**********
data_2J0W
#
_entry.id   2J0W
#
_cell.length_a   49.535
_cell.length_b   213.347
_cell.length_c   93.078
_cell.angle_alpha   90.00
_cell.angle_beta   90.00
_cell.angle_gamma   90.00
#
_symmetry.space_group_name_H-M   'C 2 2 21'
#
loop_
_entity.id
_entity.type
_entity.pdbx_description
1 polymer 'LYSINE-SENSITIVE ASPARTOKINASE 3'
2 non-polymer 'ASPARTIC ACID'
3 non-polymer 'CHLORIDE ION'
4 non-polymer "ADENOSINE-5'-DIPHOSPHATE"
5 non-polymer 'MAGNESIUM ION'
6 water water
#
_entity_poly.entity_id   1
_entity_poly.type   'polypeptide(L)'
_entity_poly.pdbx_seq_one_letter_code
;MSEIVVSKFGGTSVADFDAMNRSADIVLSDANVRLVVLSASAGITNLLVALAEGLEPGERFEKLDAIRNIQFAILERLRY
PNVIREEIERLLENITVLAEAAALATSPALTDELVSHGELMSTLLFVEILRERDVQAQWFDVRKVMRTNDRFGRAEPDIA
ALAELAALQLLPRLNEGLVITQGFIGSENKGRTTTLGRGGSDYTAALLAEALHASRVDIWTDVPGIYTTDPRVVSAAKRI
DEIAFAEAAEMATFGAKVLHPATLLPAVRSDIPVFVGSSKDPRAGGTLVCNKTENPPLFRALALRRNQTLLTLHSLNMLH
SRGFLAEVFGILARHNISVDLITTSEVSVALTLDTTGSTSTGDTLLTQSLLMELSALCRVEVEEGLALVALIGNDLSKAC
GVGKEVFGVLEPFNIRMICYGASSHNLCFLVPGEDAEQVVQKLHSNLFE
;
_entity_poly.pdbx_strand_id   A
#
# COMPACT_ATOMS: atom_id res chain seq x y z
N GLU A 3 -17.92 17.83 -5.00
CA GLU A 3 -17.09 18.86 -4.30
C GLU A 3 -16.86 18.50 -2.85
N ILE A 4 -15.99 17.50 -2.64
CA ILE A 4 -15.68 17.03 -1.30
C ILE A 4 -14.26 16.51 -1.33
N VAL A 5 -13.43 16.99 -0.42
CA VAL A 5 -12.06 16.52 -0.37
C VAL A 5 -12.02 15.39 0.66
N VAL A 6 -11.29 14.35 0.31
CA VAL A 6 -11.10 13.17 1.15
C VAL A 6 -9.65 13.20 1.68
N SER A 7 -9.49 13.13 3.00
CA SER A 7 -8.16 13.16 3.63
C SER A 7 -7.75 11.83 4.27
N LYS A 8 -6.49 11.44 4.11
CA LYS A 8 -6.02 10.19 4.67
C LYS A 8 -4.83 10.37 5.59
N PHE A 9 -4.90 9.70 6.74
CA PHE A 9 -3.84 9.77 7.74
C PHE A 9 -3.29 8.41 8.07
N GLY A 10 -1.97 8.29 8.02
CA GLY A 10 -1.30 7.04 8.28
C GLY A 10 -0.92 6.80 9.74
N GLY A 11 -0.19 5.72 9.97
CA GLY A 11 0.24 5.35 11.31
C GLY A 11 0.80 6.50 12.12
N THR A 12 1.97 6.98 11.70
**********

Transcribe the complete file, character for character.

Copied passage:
data_2J0W
#
_entry.id   2J0W
#
_cell.length_a   49.535
_cell.length_b   213.347
_cell.length_c   93.078
_cell.angle_alpha   90.00
_cell.angle_beta   90.00
_cell.angle_gamma   90.00
#
_symmetry.space_group_name_H-M   'C 2 2 21'
#
loop_
_entity.id
_entity.type
_entity.pdbx_description
1 polymer 'LYSINE-SENSITIVE ASPARTOKINASE 3'
2 non-polymer 'ASPARTIC ACID'
3 non-polymer 'CHLORIDE ION'
4 non-polymer "ADENOSINE-5'-DIPHOSPHATE"
5 non-polymer 'MAGNESIUM ION'
6 water water
#
_entity_poly.entity_id   1
_entity_poly.type   'polypeptide(L)'
_entity_poly.pdbx_seq_one_letter_code
;MSEIVVSKFGGTSVADFDAMNRSADIVLSDANVRLVVLSASAGITNLLVALAEGLEPGERFEKLDAIRNIQFAILERLRY
PNVIREEIERLLENITVLAEAAALATSPALTDELVSHGELMSTLLFVEILRERDVQAQWFDVRKVMRTNDRFGRAEPDIA
ALAELAALQLLPRLNEGLVITQGFIGSENKGRTTTLGRGGSDYTAALLAEALHASRVDIWTDVPGIYTTDPRVVSAAKRI
DEIAFAEAAEMATFGAKVLHPATLLPAVRSDIPVFVGSSKDPRAGGTLVCNKTENPPLFRALALRRNQTLLTLHSLNMLH
SRGFLAEVFGILARHNISVDLITTSEVSVALTLDTTGSTSTGDTLLTQSLLMELSALCRVEVEEGLALVALIGNDLSKAC
GVGKEVFGVLEPFNIRMICYGASSHNLCFLVPGEDAEQVVQKLHSNLFE
;
_entity_poly.pdbx_strand_id   A
#
# COMPACT_ATOMS: atom_id res chain seq x y z
N GLU A 3 -17.92 17.83 -5.00
CA GLU A 3 -17.09 18.86 -4.30
C GLU A 3 -16.86 18.50 -2.85
N ILE A 4 -15.99 17.50 -2.64
CA ILE A 4 -15.68 17.03 -1.30
C ILE A 4 -14.26 16.51 -1.33
N VAL A 5 -13.43 16.99 -0.42
CA VAL A 5 -12.06 16.52 -0.37
C VAL A 5 -12.02 15.39 0.66
N VAL A 6 -11.29 14.35 0.31
CA VAL A 6 -11.10 13.17 1.15
C VAL A 6 -9.65 13.20 1.68
N SER A 7 -9.49 13.13 3.00
CA SER A 7 -8.16 13.16 3.63
C SER A 7 -7.75 11.83 4.27
N LYS A 8 -6.49 11.44 4.11
CA LYS A 8 -6.02 10.19 4.67
C LYS A 8 -4.83 10.37 5.59
N PHE A 9 -4.90 9.70 6.74
CA PHE A 9 -3.84 9.77 7.74
C PHE A 9 -3.29 8.41 8.07
N GLY A 10 -1.97 8.29 8.02
CA GLY A 10 -1.30 7.04 8.28
C GLY A 10 -0.92 6.80 9.74
N GLY A 11 -0.19 5.72 9.97
CA GLY A 11 0.24 5.35 11.31
C GLY A 11 0.80 6.50 12.12
N THR A 12 1.97 6.98 11.70